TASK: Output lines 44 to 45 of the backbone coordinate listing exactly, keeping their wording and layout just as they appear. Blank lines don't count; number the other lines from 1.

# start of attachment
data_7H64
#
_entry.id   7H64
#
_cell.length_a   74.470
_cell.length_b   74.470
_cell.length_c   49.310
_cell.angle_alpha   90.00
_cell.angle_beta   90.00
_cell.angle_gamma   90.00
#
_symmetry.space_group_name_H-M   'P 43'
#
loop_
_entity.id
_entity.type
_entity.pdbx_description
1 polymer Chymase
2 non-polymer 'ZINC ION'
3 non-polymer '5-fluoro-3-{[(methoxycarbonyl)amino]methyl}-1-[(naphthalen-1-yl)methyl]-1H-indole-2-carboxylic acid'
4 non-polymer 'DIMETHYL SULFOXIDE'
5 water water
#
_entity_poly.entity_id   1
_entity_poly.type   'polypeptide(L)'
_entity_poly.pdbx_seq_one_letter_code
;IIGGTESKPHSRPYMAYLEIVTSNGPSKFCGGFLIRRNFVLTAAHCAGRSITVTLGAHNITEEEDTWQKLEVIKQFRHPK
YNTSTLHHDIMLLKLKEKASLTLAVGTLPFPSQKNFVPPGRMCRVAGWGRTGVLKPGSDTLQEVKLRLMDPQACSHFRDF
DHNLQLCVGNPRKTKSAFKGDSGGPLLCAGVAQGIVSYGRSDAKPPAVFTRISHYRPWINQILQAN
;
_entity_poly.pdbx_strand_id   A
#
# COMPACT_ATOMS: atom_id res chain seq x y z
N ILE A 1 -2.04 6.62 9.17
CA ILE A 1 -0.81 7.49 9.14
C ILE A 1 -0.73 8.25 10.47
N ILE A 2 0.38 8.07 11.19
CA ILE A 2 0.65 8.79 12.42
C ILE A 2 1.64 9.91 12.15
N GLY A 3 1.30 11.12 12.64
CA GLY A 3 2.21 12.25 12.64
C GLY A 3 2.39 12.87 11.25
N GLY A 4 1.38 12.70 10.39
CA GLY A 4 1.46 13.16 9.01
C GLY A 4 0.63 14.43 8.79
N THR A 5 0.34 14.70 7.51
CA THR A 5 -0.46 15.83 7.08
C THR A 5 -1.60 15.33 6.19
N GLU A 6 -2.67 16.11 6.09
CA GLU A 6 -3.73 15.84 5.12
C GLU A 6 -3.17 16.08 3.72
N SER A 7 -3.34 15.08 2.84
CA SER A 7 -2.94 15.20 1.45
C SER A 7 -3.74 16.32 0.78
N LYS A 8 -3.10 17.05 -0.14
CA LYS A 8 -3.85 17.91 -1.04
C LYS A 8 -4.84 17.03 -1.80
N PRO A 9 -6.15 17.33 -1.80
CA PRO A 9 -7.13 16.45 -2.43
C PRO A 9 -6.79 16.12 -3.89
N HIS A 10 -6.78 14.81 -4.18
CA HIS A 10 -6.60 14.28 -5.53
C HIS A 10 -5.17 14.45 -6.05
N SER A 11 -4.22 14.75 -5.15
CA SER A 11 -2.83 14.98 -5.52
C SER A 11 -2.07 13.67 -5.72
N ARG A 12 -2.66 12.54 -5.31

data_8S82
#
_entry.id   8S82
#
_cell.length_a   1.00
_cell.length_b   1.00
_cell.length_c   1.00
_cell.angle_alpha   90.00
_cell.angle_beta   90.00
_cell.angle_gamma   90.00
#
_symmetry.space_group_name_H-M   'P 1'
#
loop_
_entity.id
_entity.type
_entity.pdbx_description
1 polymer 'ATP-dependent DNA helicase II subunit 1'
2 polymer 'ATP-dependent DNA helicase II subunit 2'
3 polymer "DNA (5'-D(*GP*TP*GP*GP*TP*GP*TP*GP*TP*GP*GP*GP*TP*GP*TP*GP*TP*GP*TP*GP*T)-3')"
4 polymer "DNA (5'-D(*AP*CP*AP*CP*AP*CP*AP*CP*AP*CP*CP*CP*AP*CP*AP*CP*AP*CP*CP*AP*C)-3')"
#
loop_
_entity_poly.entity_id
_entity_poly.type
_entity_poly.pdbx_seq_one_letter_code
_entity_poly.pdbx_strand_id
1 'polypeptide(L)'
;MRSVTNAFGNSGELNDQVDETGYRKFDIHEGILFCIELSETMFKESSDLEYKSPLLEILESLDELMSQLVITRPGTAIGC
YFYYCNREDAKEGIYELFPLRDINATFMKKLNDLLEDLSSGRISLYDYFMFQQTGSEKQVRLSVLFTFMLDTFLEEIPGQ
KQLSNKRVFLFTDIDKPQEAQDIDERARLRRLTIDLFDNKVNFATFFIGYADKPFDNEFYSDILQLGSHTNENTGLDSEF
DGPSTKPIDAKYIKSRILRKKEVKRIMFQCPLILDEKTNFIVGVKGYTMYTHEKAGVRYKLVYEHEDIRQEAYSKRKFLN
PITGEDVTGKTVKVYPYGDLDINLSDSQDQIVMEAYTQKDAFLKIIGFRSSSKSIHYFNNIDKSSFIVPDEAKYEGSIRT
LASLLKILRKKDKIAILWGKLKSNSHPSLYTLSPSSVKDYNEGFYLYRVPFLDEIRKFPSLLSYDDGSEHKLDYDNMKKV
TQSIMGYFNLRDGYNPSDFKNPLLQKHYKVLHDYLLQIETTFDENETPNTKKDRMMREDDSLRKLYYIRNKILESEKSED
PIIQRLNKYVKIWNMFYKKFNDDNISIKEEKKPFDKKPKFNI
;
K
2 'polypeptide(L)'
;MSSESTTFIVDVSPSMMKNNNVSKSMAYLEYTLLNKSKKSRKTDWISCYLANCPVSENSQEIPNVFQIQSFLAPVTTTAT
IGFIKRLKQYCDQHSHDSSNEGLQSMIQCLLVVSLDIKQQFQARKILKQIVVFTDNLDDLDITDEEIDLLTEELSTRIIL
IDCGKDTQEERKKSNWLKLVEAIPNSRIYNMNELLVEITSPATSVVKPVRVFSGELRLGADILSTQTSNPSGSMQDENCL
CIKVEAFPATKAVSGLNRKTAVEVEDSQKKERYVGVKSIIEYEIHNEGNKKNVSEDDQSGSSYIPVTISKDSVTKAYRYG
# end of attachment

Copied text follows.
CA GLY A 4 1.46 13.16 9.01
C GLY A 4 0.63 14.43 8.79